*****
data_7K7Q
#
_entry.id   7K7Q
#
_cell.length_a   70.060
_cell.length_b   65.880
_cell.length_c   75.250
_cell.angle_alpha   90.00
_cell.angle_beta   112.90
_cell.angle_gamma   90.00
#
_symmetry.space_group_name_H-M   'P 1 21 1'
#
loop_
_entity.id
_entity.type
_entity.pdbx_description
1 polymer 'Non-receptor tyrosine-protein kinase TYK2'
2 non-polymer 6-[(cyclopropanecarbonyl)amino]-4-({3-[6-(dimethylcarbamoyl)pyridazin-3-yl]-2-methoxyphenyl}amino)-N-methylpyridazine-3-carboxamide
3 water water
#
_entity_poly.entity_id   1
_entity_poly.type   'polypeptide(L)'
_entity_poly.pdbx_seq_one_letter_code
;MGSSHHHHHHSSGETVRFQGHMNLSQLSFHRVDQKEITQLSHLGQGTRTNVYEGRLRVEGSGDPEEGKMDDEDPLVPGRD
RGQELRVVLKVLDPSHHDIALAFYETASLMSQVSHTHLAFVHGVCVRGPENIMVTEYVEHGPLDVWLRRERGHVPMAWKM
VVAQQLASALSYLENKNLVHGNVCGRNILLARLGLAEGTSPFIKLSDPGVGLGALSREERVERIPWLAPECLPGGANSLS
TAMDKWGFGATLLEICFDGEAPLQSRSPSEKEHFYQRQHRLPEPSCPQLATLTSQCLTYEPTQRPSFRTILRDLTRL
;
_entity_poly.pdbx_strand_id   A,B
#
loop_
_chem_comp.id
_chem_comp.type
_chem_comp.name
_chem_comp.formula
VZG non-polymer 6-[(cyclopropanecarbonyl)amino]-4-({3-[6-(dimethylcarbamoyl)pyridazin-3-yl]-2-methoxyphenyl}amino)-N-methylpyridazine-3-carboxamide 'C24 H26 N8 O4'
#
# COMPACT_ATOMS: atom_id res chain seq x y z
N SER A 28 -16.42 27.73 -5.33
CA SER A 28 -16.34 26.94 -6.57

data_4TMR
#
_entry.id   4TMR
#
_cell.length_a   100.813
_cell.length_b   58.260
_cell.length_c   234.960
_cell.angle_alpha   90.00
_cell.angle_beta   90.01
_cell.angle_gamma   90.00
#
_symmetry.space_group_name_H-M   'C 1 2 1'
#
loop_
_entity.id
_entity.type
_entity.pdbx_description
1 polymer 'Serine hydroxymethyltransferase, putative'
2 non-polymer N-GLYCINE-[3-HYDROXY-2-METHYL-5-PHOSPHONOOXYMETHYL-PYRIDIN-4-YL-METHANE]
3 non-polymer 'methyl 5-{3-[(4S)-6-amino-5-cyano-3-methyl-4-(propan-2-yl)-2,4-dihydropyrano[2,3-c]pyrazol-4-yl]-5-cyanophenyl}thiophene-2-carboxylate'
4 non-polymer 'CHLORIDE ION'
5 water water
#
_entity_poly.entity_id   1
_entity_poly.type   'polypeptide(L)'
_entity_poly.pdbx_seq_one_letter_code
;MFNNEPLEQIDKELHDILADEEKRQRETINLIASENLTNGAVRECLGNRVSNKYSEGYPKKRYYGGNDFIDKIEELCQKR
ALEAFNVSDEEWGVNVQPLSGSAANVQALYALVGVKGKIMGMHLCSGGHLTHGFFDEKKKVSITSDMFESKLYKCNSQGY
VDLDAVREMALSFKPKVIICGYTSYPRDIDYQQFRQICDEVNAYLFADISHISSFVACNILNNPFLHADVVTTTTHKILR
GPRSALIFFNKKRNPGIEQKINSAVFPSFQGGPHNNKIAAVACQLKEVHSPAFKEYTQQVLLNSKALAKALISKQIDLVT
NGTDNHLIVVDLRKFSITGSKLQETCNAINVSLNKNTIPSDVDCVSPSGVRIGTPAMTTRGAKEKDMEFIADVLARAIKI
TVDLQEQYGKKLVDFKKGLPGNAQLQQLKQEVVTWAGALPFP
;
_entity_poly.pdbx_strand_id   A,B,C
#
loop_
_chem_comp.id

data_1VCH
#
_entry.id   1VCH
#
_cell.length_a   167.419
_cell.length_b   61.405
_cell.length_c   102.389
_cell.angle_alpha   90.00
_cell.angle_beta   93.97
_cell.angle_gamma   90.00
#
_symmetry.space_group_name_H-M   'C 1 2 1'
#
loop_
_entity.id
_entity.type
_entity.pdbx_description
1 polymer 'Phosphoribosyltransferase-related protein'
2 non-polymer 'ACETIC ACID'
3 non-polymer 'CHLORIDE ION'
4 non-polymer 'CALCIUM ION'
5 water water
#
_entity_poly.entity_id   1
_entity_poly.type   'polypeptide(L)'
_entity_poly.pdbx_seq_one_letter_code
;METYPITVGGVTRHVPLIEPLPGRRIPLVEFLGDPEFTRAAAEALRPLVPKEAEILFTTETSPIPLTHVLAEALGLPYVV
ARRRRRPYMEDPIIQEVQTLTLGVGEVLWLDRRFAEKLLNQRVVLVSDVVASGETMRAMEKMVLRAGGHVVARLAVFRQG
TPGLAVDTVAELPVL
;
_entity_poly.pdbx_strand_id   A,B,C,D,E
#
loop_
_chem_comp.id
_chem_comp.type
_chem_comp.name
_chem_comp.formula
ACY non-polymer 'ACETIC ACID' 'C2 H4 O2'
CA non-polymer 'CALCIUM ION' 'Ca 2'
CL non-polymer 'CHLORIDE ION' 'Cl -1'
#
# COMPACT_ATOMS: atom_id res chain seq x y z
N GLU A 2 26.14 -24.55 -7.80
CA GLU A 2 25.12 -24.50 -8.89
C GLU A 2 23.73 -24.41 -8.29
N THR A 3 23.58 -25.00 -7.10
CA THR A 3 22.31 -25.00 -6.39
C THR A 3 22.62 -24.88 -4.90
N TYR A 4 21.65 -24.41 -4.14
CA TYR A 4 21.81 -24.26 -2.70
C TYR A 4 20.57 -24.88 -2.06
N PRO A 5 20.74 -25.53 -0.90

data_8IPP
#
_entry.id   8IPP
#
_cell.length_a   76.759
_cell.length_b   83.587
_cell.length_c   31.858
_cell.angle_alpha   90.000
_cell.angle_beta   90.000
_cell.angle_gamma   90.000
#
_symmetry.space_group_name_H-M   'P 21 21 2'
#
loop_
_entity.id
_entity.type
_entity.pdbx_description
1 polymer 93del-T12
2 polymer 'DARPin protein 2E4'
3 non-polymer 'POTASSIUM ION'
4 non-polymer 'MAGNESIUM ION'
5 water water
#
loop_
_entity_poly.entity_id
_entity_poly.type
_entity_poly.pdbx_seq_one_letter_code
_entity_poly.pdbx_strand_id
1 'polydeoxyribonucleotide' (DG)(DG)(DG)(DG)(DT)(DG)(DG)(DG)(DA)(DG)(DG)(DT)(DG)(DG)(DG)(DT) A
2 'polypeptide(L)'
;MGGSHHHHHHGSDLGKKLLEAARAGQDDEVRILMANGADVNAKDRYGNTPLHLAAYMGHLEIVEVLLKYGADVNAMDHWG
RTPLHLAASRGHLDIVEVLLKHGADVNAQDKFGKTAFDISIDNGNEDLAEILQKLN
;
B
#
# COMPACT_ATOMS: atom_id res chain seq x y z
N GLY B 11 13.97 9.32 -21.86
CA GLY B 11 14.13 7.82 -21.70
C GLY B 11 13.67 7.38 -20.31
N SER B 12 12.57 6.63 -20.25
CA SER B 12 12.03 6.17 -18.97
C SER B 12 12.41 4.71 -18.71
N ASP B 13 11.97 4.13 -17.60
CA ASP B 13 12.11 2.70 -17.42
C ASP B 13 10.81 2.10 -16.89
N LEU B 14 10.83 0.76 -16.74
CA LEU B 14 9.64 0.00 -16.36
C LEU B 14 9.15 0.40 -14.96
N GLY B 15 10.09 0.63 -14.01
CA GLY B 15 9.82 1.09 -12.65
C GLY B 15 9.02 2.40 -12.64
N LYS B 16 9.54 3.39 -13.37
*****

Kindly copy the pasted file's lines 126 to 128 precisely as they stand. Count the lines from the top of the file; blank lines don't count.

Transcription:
C THR A 3 22.62 -24.88 -4.90
N TYR A 4 21.65 -24.41 -4.14
CA TYR A 4 21.81 -24.26 -2.70